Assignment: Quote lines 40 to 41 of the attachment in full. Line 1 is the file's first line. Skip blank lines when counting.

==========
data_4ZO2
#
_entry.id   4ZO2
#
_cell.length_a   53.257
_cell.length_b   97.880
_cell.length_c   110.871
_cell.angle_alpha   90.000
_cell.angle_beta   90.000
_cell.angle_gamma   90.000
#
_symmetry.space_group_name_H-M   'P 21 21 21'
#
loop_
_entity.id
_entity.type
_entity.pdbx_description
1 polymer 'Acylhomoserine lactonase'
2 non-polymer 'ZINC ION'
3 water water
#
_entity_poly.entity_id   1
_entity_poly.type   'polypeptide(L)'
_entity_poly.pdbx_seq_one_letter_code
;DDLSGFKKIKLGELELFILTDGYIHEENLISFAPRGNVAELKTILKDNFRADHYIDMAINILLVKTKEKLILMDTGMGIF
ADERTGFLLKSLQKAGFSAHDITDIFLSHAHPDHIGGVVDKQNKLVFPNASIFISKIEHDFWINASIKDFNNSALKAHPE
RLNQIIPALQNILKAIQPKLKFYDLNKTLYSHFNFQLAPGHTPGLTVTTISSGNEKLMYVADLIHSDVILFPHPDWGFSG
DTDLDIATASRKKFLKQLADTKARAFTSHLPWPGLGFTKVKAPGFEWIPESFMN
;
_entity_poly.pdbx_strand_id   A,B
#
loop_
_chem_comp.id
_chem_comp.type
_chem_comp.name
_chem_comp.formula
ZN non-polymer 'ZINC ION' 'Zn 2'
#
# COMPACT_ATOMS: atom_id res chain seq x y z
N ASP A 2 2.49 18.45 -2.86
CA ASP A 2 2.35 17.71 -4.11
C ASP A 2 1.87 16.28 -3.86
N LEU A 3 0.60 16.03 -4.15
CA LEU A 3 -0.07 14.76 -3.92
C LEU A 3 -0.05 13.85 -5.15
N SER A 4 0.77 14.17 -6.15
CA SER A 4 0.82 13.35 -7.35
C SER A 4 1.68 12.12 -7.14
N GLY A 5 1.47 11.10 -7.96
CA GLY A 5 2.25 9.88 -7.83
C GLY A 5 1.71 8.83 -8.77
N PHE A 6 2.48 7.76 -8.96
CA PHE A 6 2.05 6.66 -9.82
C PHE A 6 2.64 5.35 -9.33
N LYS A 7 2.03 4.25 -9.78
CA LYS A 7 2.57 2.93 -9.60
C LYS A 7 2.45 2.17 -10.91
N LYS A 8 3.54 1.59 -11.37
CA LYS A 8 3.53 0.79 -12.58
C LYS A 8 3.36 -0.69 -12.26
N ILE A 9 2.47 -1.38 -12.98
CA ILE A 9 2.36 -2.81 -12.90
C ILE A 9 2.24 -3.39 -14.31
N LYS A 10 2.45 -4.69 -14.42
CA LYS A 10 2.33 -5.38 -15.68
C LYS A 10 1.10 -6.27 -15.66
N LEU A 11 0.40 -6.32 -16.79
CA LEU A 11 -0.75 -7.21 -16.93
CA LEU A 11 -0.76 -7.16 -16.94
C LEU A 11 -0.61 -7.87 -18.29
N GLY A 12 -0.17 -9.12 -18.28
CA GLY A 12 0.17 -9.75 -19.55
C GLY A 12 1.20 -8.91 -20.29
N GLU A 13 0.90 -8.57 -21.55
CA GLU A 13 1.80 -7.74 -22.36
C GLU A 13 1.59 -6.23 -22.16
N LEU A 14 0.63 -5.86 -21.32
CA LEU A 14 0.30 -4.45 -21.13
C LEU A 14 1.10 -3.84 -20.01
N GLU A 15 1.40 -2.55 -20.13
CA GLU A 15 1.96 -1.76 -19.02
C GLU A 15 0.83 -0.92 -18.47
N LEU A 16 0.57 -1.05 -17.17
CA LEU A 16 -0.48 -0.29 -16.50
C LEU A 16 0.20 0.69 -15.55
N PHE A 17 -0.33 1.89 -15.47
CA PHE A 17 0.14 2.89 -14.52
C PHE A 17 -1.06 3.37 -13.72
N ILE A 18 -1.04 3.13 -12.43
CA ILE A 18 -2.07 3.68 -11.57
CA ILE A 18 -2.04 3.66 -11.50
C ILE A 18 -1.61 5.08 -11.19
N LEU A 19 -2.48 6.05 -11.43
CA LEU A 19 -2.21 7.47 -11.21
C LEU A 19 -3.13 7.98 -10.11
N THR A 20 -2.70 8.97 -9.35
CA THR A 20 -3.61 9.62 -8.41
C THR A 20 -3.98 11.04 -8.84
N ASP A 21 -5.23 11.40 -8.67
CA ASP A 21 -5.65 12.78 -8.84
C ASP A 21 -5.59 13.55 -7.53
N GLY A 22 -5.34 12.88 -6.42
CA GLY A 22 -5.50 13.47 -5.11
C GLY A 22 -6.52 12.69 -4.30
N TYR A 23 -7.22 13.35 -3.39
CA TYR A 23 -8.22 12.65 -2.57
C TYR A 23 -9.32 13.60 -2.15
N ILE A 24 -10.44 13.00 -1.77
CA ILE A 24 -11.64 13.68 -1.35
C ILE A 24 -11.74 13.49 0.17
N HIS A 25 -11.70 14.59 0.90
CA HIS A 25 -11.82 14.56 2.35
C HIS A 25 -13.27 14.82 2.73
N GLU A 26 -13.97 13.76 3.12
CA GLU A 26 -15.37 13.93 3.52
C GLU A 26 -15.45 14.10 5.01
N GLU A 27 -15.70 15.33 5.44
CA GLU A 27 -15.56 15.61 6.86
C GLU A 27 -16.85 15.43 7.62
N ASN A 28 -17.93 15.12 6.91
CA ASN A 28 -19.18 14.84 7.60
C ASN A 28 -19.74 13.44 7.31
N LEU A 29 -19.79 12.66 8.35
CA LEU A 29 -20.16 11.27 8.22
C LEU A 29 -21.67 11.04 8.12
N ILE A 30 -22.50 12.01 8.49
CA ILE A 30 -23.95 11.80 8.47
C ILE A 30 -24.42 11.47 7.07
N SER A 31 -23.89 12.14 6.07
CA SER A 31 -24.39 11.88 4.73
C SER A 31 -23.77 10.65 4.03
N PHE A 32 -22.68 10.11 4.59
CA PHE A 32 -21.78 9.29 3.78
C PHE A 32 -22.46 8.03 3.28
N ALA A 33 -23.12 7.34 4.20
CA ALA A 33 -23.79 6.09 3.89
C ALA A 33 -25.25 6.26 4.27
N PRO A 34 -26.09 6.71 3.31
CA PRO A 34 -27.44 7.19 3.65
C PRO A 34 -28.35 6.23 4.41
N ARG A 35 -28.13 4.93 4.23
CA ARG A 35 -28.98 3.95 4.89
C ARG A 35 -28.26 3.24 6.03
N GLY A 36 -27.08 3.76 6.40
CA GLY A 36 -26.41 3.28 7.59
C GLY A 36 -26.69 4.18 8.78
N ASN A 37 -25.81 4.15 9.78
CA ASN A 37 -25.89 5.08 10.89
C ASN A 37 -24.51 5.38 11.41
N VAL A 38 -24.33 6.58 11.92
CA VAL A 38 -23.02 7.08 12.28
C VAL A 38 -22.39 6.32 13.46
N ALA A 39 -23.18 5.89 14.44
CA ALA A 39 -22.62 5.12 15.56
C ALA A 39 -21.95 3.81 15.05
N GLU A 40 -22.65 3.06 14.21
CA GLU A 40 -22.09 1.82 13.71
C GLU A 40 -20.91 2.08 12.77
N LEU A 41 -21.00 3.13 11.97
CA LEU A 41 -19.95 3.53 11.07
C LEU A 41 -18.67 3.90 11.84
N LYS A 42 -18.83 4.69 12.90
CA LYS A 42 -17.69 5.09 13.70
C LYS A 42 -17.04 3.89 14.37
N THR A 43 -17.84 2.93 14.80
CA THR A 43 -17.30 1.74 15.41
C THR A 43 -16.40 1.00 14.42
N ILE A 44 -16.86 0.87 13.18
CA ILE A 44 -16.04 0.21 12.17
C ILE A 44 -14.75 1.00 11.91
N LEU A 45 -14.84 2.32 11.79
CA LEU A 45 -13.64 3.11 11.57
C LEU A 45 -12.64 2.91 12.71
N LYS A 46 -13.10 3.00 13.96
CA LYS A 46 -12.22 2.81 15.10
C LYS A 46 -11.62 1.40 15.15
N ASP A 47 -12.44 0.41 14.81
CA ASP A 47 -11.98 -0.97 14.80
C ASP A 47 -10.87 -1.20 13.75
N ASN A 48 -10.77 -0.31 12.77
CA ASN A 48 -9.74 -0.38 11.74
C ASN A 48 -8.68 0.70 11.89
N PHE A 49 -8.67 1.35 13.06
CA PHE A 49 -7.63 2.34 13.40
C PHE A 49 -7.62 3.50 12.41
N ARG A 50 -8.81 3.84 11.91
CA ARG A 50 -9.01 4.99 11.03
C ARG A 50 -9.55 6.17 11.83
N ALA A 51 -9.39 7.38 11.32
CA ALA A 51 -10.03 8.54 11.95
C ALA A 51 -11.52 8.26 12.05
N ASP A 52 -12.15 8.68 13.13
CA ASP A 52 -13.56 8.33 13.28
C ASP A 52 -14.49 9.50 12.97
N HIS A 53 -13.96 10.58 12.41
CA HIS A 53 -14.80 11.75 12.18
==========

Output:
N ASP A 2 2.49 18.45 -2.86
CA ASP A 2 2.35 17.71 -4.11